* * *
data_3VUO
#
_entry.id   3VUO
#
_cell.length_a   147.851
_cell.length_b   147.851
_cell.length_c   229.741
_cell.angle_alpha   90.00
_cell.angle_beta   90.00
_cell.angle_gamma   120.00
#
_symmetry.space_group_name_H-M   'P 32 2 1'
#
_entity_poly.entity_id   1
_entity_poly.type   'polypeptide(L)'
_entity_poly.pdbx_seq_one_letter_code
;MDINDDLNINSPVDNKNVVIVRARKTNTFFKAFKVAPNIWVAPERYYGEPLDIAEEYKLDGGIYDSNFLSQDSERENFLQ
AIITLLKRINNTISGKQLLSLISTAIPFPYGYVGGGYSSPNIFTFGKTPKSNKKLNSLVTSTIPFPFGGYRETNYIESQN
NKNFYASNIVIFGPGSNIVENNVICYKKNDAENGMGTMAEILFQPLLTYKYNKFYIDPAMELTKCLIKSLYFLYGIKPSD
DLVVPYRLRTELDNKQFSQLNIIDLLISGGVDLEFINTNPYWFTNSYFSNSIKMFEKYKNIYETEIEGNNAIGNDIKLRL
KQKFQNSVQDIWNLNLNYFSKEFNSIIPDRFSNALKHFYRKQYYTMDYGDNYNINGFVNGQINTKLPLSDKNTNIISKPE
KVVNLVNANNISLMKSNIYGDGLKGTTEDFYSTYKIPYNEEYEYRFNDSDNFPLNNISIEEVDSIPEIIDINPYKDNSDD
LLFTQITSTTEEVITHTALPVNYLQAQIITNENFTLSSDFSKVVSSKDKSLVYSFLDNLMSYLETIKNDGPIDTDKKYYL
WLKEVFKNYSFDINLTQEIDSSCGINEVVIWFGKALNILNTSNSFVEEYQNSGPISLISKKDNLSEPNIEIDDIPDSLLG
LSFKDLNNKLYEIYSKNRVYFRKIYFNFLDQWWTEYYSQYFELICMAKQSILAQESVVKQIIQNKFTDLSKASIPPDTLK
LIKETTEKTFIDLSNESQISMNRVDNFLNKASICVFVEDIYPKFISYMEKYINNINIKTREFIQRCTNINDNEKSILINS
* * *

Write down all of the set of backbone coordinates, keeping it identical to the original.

data_3VUO
#
_entry.id   3VUO
#
_cell.length_a   147.851
_cell.length_b   147.851
_cell.length_c   229.741
_cell.angle_alpha   90.00
_cell.angle_beta   90.00
_cell.angle_gamma   120.00
#
_symmetry.space_group_name_H-M   'P 32 2 1'
#
_entity_poly.entity_id   1
_entity_poly.type   'polypeptide(L)'
_entity_poly.pdbx_seq_one_letter_code
;MDINDDLNINSPVDNKNVVIVRARKTNTFFKAFKVAPNIWVAPERYYGEPLDIAEEYKLDGGIYDSNFLSQDSERENFLQ
AIITLLKRINNTISGKQLLSLISTAIPFPYGYVGGGYSSPNIFTFGKTPKSNKKLNSLVTSTIPFPFGGYRETNYIESQN
NKNFYASNIVIFGPGSNIVENNVICYKKNDAENGMGTMAEILFQPLLTYKYNKFYIDPAMELTKCLIKSLYFLYGIKPSD
DLVVPYRLRTELDNKQFSQLNIIDLLISGGVDLEFINTNPYWFTNSYFSNSIKMFEKYKNIYETEIEGNNAIGNDIKLRL
KQKFQNSVQDIWNLNLNYFSKEFNSIIPDRFSNALKHFYRKQYYTMDYGDNYNINGFVNGQINTKLPLSDKNTNIISKPE
KVVNLVNANNISLMKSNIYGDGLKGTTEDFYSTYKIPYNEEYEYRFNDSDNFPLNNISIEEVDSIPEIIDINPYKDNSDD
LLFTQITSTTEEVITHTALPVNYLQAQIITNENFTLSSDFSKVVSSKDKSLVYSFLDNLMSYLETIKNDGPIDTDKKYYL
WLKEVFKNYSFDINLTQEIDSSCGINEVVIWFGKALNILNTSNSFVEEYQNSGPISLISKKDNLSEPNIEIDDIPDSLLG
LSFKDLNNKLYEIYSKNRVYFRKIYFNFLDQWWTEYYSQYFELICMAKQSILAQESVVKQIIQNKFTDLSKASIPPDTLK
LIKETTEKTFIDLSNESQISMNRVDNFLNKASICVFVEDIYPKFISYMEKYINNINIKTREFIQRCTNINDNEKSILINS